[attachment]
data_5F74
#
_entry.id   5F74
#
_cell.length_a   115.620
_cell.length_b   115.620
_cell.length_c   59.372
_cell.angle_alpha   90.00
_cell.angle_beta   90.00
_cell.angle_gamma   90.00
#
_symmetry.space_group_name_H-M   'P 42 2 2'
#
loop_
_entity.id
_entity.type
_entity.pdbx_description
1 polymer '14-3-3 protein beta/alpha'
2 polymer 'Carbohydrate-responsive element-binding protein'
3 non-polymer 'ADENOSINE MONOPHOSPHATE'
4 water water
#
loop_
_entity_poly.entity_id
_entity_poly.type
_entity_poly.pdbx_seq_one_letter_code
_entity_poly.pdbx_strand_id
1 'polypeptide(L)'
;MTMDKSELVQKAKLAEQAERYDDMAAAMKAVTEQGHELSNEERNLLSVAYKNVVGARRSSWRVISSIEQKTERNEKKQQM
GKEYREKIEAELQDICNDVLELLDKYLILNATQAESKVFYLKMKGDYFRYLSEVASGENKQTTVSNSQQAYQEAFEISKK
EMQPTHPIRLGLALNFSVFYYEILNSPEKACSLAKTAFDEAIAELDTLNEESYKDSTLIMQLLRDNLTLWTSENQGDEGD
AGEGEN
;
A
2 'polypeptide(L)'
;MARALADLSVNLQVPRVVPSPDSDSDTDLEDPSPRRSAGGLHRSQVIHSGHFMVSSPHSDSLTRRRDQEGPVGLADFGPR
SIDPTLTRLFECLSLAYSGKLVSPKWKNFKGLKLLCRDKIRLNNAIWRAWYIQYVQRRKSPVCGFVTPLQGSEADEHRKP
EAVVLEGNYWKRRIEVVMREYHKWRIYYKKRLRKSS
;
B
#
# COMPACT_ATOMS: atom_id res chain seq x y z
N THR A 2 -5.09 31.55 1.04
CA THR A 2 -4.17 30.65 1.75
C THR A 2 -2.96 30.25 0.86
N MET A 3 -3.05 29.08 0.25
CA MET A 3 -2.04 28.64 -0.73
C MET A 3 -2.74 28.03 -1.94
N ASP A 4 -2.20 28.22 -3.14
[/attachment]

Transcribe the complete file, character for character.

data_5F74
#
_entry.id   5F74
#
_cell.length_a   115.620
_cell.length_b   115.620
_cell.length_c   59.372
_cell.angle_alpha   90.00
_cell.angle_beta   90.00
_cell.angle_gamma   90.00
#
_symmetry.space_group_name_H-M   'P 42 2 2'
#
loop_
_entity.id
_entity.type
_entity.pdbx_description
1 polymer '14-3-3 protein beta/alpha'
2 polymer 'Carbohydrate-responsive element-binding protein'
3 non-polymer 'ADENOSINE MONOPHOSPHATE'
4 water water
#
loop_
_entity_poly.entity_id
_entity_poly.type
_entity_poly.pdbx_seq_one_letter_code
_entity_poly.pdbx_strand_id
1 'polypeptide(L)'
;MTMDKSELVQKAKLAEQAERYDDMAAAMKAVTEQGHELSNEERNLLSVAYKNVVGARRSSWRVISSIEQKTERNEKKQQM
GKEYREKIEAELQDICNDVLELLDKYLILNATQAESKVFYLKMKGDYFRYLSEVASGENKQTTVSNSQQAYQEAFEISKK
EMQPTHPIRLGLALNFSVFYYEILNSPEKACSLAKTAFDEAIAELDTLNEESYKDSTLIMQLLRDNLTLWTSENQGDEGD
AGEGEN
;
A
2 'polypeptide(L)'
;MARALADLSVNLQVPRVVPSPDSDSDTDLEDPSPRRSAGGLHRSQVIHSGHFMVSSPHSDSLTRRRDQEGPVGLADFGPR
SIDPTLTRLFECLSLAYSGKLVSPKWKNFKGLKLLCRDKIRLNNAIWRAWYIQYVQRRKSPVCGFVTPLQGSEADEHRKP
EAVVLEGNYWKRRIEVVMREYHKWRIYYKKRLRKSS
;
B
#
# COMPACT_ATOMS: atom_id res chain seq x y z
N THR A 2 -5.09 31.55 1.04
CA THR A 2 -4.17 30.65 1.75
C THR A 2 -2.96 30.25 0.86
N MET A 3 -3.05 29.08 0.25
CA MET A 3 -2.04 28.64 -0.73
C MET A 3 -2.74 28.03 -1.94
N ASP A 4 -2.20 28.22 -3.14